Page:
Kimberly Guilfoyle, former Fox News employee, current campaign finance chair for Donald Trump, and the girlfriend of Donald Trump Jr., has been accused of sexual harassment. On Wednesday, the New Yorker published an article that shed light on Guilfoyle's departure from Fox News, which came in July 2018. According to the publication, the network reportedly forced her out after her assistant, whose identity was kept anonymous, accused her of sexual harassment. The network reportedly paid the former assistant $4 million to avoid going to trial.
The New Yorker's Jane Mayer, who penned the story, cited two "well-informed sources" for this piece. Mayer reported that Guilfoyle's former assistant wrote a 42-page complaint regarding her employer's alleged inappropriate behavior. Their complaint was never filed in court and is covered by a nondisclosure agreement because of the large financial settlement that the network paid. According to the New Yorker, this anonymous former assistant of Guilfoyle's, who was hired in 2015, alleged that she was subject to inappropriate behavior of a sexual nature from her boss.
"According to a dozen well-informed sources familiar with her complaints, the assistant alleged that Guilfoyle, her direct supervisor, subjected her frequently to degrading, abusive, and sexually inappropriate behavior; among other things, she said that she was frequently required to work at Guilfoyle's New York apartment while the Fox host displayed herself naked, and was shown photographs of the genitalia of men with whom Guilfoyle had had sexual relations," Mayer wrote. "The draft complaint also alleged that Guilfoyle spoke incessantly and luridly about her sex life, and on one occasion, demanded a massage of her bare thighs."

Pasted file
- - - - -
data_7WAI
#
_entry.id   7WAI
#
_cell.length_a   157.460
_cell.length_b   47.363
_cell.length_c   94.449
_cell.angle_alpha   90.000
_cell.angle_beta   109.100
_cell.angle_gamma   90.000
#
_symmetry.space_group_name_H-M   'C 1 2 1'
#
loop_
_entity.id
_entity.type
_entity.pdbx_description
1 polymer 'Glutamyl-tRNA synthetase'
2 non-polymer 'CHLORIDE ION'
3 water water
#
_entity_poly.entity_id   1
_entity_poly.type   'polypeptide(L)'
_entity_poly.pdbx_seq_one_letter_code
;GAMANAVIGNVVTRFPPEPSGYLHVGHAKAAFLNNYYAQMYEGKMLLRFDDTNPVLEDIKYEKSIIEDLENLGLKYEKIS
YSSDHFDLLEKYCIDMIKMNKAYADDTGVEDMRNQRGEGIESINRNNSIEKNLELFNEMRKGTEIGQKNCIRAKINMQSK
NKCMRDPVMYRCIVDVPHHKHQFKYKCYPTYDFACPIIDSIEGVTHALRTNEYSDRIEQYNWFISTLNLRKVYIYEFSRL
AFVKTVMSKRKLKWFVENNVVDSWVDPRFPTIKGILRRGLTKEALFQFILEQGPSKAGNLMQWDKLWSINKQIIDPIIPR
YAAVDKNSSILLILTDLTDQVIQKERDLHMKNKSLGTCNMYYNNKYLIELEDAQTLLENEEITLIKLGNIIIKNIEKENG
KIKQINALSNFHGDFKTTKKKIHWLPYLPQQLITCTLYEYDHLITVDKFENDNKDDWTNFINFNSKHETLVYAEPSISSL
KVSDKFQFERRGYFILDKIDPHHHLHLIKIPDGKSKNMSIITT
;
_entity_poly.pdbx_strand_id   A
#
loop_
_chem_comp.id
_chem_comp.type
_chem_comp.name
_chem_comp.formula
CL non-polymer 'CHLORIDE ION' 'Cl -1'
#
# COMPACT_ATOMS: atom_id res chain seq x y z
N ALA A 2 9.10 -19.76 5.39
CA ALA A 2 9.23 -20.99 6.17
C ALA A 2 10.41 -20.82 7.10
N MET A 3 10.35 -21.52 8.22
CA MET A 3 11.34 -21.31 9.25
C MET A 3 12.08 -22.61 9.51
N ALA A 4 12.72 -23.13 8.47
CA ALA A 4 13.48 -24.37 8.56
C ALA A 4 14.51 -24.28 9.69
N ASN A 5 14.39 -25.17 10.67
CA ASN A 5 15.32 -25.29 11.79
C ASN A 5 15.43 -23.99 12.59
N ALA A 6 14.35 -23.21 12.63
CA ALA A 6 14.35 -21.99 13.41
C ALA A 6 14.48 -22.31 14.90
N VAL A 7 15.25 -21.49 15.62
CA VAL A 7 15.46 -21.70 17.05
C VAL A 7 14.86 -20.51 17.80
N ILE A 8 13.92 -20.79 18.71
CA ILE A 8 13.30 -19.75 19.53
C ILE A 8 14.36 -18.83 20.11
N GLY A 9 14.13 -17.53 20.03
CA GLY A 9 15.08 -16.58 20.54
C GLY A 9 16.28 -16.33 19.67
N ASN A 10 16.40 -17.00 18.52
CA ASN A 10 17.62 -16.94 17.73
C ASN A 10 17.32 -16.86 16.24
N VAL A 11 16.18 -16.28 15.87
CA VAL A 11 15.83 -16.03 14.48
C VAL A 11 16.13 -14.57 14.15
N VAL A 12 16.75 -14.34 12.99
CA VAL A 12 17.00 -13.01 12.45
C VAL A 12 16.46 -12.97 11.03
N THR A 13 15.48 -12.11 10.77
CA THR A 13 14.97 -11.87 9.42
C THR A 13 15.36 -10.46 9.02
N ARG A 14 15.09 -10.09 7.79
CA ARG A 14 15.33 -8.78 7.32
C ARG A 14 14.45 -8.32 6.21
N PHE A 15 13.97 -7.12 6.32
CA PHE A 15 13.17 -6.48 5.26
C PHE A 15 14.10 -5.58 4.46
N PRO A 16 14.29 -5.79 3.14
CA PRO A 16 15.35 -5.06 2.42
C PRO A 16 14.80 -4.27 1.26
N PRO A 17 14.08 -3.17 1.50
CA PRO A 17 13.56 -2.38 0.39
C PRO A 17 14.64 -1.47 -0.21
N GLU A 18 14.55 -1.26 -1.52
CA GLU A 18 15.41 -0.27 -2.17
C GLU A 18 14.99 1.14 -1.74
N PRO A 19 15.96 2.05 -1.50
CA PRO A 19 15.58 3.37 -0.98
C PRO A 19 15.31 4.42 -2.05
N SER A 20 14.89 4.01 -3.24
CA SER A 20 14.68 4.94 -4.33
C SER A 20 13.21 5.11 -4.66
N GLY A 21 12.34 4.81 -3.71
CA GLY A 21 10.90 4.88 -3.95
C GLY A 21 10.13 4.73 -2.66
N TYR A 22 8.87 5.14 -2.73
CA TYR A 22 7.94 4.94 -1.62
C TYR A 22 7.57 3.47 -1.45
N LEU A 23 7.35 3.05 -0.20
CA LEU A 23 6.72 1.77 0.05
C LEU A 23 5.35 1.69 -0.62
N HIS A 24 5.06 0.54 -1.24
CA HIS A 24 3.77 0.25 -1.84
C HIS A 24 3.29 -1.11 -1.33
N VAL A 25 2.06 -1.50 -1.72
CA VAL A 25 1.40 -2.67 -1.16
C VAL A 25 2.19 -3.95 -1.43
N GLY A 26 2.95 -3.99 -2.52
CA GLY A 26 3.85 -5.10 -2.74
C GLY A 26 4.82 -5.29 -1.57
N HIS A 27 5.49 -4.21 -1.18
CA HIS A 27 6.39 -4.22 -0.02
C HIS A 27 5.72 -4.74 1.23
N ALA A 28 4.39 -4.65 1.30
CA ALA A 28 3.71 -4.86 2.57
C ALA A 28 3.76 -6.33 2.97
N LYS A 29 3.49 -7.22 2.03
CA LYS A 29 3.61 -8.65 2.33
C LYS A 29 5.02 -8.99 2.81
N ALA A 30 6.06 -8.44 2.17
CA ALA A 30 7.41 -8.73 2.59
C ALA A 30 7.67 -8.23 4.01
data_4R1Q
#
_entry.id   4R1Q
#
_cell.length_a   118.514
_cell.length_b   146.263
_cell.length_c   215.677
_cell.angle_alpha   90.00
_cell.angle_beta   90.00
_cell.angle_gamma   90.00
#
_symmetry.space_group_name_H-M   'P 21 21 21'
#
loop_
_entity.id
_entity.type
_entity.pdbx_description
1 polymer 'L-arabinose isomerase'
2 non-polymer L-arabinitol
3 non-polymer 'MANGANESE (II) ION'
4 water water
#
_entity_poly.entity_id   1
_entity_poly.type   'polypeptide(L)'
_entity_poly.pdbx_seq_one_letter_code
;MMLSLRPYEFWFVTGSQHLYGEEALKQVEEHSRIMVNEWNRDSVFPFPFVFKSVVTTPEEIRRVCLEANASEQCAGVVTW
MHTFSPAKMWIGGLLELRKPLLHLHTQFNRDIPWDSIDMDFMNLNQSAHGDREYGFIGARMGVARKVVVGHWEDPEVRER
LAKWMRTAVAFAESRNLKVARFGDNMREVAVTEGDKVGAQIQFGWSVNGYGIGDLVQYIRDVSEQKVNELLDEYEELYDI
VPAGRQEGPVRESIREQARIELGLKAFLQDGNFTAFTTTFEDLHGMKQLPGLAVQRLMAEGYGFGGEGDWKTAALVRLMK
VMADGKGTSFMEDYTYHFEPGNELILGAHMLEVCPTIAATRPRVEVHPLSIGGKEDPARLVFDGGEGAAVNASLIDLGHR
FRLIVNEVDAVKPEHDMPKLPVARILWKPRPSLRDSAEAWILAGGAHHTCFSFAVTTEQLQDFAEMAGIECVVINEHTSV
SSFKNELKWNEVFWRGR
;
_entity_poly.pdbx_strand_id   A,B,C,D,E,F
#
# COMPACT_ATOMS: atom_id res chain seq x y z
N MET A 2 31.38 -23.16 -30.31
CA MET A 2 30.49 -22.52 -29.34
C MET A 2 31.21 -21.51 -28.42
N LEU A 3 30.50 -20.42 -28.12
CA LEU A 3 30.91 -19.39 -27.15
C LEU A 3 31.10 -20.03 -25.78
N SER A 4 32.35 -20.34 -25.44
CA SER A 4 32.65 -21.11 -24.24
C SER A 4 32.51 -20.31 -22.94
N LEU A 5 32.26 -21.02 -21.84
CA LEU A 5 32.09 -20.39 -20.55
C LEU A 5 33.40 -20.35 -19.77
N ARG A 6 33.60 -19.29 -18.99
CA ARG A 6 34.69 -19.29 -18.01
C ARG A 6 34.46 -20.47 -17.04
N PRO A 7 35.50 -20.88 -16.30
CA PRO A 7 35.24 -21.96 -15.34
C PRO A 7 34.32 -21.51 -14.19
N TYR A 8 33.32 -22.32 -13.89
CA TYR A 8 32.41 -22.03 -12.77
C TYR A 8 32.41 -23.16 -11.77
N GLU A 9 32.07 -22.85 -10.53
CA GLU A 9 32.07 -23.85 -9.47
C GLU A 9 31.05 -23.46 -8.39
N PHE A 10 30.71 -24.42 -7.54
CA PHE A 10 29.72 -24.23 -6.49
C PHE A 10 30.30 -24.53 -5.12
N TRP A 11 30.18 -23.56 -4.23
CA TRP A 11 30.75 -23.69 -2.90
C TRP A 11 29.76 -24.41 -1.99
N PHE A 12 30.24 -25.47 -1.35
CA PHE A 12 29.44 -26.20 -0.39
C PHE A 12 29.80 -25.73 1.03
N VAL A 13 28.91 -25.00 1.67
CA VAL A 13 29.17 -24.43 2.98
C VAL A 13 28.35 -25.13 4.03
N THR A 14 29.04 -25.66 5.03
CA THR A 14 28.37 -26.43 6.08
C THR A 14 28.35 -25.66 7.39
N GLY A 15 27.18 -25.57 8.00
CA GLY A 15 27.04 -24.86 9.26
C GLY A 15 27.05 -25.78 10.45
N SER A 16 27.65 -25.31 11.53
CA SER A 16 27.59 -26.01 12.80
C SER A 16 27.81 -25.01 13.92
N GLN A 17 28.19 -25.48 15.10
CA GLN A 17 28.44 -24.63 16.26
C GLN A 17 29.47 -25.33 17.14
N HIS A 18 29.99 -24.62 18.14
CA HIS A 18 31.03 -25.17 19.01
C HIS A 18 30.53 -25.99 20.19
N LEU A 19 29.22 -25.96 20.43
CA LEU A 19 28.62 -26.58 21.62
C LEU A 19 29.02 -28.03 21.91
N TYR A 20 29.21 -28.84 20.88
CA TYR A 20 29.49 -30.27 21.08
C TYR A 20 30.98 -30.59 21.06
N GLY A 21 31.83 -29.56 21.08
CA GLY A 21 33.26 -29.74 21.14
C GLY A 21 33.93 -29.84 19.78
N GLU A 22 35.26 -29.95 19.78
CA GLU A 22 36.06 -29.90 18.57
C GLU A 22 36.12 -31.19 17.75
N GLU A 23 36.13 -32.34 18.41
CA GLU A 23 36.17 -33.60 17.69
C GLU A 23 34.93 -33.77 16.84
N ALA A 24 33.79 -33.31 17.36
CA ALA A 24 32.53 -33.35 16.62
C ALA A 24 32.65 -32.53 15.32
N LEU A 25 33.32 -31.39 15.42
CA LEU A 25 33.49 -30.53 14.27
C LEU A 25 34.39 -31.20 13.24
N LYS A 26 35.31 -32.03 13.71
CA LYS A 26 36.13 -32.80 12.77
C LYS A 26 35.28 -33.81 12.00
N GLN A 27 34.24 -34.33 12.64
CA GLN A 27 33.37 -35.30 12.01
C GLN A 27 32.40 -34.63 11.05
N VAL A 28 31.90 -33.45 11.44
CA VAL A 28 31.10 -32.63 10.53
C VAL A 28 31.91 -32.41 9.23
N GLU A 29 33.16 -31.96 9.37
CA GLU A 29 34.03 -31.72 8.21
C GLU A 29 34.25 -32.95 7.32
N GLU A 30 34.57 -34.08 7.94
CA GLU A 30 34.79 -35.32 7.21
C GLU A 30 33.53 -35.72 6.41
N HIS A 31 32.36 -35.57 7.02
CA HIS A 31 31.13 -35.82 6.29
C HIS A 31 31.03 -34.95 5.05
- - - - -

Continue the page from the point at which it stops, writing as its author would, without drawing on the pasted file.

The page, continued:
Guilfoyle also allegedly attempted to buy her off to cover up the issue. In July 2016, Fox News hired the law firm Paul, Weiss to investigate internal sexual misconduct. One individual familiar with the assistant's 42-page complaint said that during a phone call in August 2017, Guilfoyle allegedly tried to arrange a payment to the assistant if they agreed to lie to the law firm. The assistant denied the alleged offer of money, which prompted Guilfoyle to allegedly warn her that if she did speak candidly about what she knew, that she would expose parts of the assistant's private life that she was aware of.
Guilfoyle declined to be interviewed for the New Yorker piece. She did provide a statement, which read, "In my 30-year career working for the SF District Attorney's Office, the LA District Attorney's Office, in media and in politics, I have never engaged in any workplace misconduct of any kind. During my career, I have served as a mentor to countless women, with many of whom I remain exceptionally close to this day."